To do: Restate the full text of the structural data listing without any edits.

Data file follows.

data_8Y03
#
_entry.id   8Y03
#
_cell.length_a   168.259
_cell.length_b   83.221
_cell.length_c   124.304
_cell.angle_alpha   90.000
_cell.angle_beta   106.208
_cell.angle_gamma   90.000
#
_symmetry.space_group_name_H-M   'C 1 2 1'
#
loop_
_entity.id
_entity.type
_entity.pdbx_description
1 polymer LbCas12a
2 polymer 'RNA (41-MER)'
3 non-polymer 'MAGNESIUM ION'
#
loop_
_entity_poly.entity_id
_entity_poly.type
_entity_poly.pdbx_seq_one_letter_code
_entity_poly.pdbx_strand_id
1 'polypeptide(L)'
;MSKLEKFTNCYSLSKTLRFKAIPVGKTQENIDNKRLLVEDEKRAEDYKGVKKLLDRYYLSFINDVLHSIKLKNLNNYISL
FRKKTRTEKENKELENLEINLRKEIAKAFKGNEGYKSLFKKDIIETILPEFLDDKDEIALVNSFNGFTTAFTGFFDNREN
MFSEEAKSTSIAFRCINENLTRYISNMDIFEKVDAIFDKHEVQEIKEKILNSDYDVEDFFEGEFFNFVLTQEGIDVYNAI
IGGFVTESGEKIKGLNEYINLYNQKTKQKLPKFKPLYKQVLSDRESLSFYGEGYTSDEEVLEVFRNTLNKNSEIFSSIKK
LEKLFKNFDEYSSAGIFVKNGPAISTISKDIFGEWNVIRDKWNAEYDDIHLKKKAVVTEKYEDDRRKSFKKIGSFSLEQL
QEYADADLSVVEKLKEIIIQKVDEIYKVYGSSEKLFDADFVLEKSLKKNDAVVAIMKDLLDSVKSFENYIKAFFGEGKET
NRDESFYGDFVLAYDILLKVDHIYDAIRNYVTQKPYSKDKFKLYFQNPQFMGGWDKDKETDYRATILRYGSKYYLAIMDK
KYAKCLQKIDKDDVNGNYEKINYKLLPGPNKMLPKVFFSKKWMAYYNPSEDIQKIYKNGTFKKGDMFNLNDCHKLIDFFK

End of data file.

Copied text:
data_8Y03
#
_entry.id   8Y03
#
_cell.length_a   168.259
_cell.length_b   83.221
_cell.length_c   124.304
_cell.angle_alpha   90.000
_cell.angle_beta   106.208
_cell.angle_gamma   90.000
#
_symmetry.space_group_name_H-M   'C 1 2 1'
#
loop_
_entity.id
_entity.type
_entity.pdbx_description
1 polymer LbCas12a
2 polymer 'RNA (41-MER)'
3 non-polymer 'MAGNESIUM ION'
#
loop_
_entity_poly.entity_id
_entity_poly.type
_entity_poly.pdbx_seq_one_letter_code
_entity_poly.pdbx_strand_id
1 'polypeptide(L)'
;MSKLEKFTNCYSLSKTLRFKAIPVGKTQENIDNKRLLVEDEKRAEDYKGVKKLLDRYYLSFINDVLHSIKLKNLNNYISL
FRKKTRTEKENKELENLEINLRKEIAKAFKGNEGYKSLFKKDIIETILPEFLDDKDEIALVNSFNGFTTAFTGFFDNREN
MFSEEAKSTSIAFRCINENLTRYISNMDIFEKVDAIFDKHEVQEIKEKILNSDYDVEDFFEGEFFNFVLTQEGIDVYNAI
IGGFVTESGEKIKGLNEYINLYNQKTKQKLPKFKPLYKQVLSDRESLSFYGEGYTSDEEVLEVFRNTLNKNSEIFSSIKK
LEKLFKNFDEYSSAGIFVKNGPAISTISKDIFGEWNVIRDKWNAEYDDIHLKKKAVVTEKYEDDRRKSFKKIGSFSLEQL
QEYADADLSVVEKLKEIIIQKVDEIYKVYGSSEKLFDADFVLEKSLKKNDAVVAIMKDLLDSVKSFENYIKAFFGEGKET
NRDESFYGDFVLAYDILLKVDHIYDAIRNYVTQKPYSKDKFKLYFQNPQFMGGWDKDKETDYRATILRYGSKYYLAIMDK
KYAKCLQKIDKDDVNGNYEKINYKLLPGPNKMLPKVFFSKKWMAYYNPSEDIQKIYKNGTFKKGDMFNLNDCHKLIDFFK